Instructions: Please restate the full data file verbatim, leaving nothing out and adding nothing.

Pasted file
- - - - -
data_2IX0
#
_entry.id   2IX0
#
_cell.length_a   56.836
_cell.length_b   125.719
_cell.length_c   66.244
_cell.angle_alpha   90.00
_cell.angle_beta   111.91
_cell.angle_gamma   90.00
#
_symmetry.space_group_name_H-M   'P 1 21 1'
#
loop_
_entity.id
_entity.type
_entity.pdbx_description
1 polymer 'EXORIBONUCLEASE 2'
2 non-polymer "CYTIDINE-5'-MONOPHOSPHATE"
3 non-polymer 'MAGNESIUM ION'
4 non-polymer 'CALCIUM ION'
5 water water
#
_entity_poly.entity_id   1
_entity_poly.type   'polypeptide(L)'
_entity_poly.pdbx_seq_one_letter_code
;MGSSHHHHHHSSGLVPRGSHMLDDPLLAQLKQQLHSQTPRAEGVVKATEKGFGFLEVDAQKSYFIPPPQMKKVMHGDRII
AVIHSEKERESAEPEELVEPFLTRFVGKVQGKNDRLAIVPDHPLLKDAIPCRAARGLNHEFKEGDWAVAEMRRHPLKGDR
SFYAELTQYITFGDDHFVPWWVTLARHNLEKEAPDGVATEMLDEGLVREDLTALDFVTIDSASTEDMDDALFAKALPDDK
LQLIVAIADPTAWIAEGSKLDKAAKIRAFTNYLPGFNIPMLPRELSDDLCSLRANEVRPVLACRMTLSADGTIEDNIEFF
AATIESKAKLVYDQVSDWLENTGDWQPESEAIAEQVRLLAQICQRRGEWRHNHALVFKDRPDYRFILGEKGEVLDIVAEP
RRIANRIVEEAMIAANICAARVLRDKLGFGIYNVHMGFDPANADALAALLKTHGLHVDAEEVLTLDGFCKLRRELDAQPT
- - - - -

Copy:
data_2IX0
#
_entry.id   2IX0
#
_cell.length_a   56.836
_cell.length_b   125.719
_cell.length_c   66.244
_cell.angle_alpha   90.00
_cell.angle_beta   111.91
_cell.angle_gamma   90.00
#
_symmetry.space_group_name_H-M   'P 1 21 1'
#
loop_
_entity.id
_entity.type
_entity.pdbx_description
1 polymer 'EXORIBONUCLEASE 2'
2 non-polymer "CYTIDINE-5'-MONOPHOSPHATE"
3 non-polymer 'MAGNESIUM ION'
4 non-polymer 'CALCIUM ION'
5 water water
#
_entity_poly.entity_id   1
_entity_poly.type   'polypeptide(L)'
_entity_poly.pdbx_seq_one_letter_code
;MGSSHHHHHHSSGLVPRGSHMLDDPLLAQLKQQLHSQTPRAEGVVKATEKGFGFLEVDAQKSYFIPPPQMKKVMHGDRII
AVIHSEKERESAEPEELVEPFLTRFVGKVQGKNDRLAIVPDHPLLKDAIPCRAARGLNHEFKEGDWAVAEMRRHPLKGDR
SFYAELTQYITFGDDHFVPWWVTLARHNLEKEAPDGVATEMLDEGLVREDLTALDFVTIDSASTEDMDDALFAKALPDDK
LQLIVAIADPTAWIAEGSKLDKAAKIRAFTNYLPGFNIPMLPRELSDDLCSLRANEVRPVLACRMTLSADGTIEDNIEFF
AATIESKAKLVYDQVSDWLENTGDWQPESEAIAEQVRLLAQICQRRGEWRHNHALVFKDRPDYRFILGEKGEVLDIVAEP
RRIANRIVEEAMIAANICAARVLRDKLGFGIYNVHMGFDPANADALAALLKTHGLHVDAEEVLTLDGFCKLRRELDAQPT